Redskins Hog Heaven analysts Greg Trippiedi and Anthony Brown offer the best moves for the Redskins to make now to save the season.
Greg Trippiedi: Bring up WR Terrence Austin from the practice squad and release Joey Galloway
Galloway was signed in April to be a veteran presence among the receivers. Unfortunately, the only thing that Galloway does like a veteran is be old.
He hasn't been a productive short ball, long ball, or any other type of ball receiver. Like everyone else in this receiving corps, he blocks fairly well on the edge and downfield. But unlike the rest of the receivers, Galloway isn't used to get up on a linebacker or defensive end in run blocking. He's not a vital piece in the run blocking schemes, and he's one of the worst receivers in football by any value metric. Even Darrius Heyward-Bey is catching 38% of passes thrown to him this year. Galloway: 31% and tanking.
Terrence Austin was a fairly exciting player in the preseason. This move is more about Galloway's removal from the receiving unit than Austin's promotion, as it's actually Roydell Williams who will become the third receiver. But with Brandon Banks out for two games, Austin is a valuable body who can be used in the receiving rotation.
And after all, he can't be any worse than Galloway has been. No one can.
Anthony Brown: Make up your mind on Mike Sellers or Fred Davis
Fred Davis and Mike Sellers are stealing plays from each other. That's hurting an offense that needs more receiving options for Donovan McNabb/Rex Grossman and needs better interior blocking. Sellers can address that in the fullback or H-back role, or Davis can do it in a two-tight end set with Chris Cooley.
Sellers' eye-opening 2005 performance (12 receptions, 7 TDs) marked him as a red zone threat, but no coaching staff has used him as such since then. Once renowned for his lead blocking for Clinton Portis, Sellers should have the heft to fend off defensive linemen like, oh say, Ndamukong Suh. We don't see Sellers in that role often enough.
Fans drooled at the prospect of a two tight-end set with Davis and Cooley in preseason. Davis was thought to be the blocking tight end. Two tight-end sets are not a big feature of the Shanahans' offense. It should be for the flexibility it brings to the blocking scheme.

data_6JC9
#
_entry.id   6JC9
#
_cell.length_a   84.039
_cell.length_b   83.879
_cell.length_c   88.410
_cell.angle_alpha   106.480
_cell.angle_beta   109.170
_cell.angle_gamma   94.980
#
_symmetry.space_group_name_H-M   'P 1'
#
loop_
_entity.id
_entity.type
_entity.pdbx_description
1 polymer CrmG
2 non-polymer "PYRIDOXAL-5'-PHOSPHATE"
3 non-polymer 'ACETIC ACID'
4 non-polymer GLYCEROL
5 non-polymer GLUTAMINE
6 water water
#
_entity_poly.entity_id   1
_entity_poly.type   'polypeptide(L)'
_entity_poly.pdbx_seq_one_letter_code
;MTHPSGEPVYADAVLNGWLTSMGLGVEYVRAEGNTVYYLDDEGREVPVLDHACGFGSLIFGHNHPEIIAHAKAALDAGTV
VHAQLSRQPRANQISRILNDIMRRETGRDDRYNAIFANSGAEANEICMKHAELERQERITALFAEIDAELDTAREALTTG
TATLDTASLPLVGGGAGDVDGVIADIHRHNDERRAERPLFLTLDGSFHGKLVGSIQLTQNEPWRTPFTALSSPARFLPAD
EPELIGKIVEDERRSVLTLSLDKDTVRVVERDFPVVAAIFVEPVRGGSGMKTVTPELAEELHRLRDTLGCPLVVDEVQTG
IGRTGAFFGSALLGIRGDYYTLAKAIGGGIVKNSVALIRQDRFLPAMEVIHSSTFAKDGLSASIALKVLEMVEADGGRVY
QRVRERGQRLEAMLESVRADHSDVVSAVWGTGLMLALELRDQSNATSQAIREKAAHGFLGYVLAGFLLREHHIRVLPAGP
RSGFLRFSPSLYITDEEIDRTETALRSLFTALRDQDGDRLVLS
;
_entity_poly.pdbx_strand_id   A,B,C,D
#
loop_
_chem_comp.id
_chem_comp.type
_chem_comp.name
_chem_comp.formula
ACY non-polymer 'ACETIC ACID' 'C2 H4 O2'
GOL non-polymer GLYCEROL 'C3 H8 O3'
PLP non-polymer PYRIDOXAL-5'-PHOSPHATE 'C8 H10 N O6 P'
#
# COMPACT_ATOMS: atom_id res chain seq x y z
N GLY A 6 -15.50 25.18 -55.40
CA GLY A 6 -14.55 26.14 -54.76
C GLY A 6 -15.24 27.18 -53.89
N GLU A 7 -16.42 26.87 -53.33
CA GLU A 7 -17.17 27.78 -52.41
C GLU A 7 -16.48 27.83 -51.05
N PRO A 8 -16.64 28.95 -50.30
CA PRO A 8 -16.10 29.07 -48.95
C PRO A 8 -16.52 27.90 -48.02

Every defensive coordinator on the schedule has seen how the Lions attacked the Redskins' offensive line. There is no free agent or practice squad player who can fix this. The solution is better use of someone already on the active roster. We now know that someone is not Donovan McNabb (alone). It might not be Clinton Portis until we know the state of his health. Sellers or Davis are the next best options.
Washington's second best bye week move is for Mike Shanahan to polish Donovan McNabb's reputation, as he has been doing recently for Albert Haynesworth. The Redskins need draft picks. They gave up two first round picks (second round this year; third round in the next draft) to get McNabb. The benefits of those picks are lost if McNabb leaves after the season.
Since McNabb is an unrestricted free agent this year, the front office has to: sign him to an extension, find a trading partner before McNabb reaches free agency, or franchise him.
Washington is unlikely to franchise McNabb, because no other team would give up the draft picks needed vie for him. It seems unlikely Washington wants to be on the hook for the one-year income a free agent franchise quarterback would make.
Coach Shanahan has to make up his mind about McNabb now. And Shanahan needs to talk up McNabb's accomplishments after every game whether or not McNabb is "the guy." Otherwise, cold-eyed GM's will simply wait out Shanallen until McNabb reaches free agent status.
McNabb, Haynesworth and Carlos Rogers are the best commodities the Redskins can offer for trade picks. So no matter how they play, boy-oh-boy, they are the best players on the team!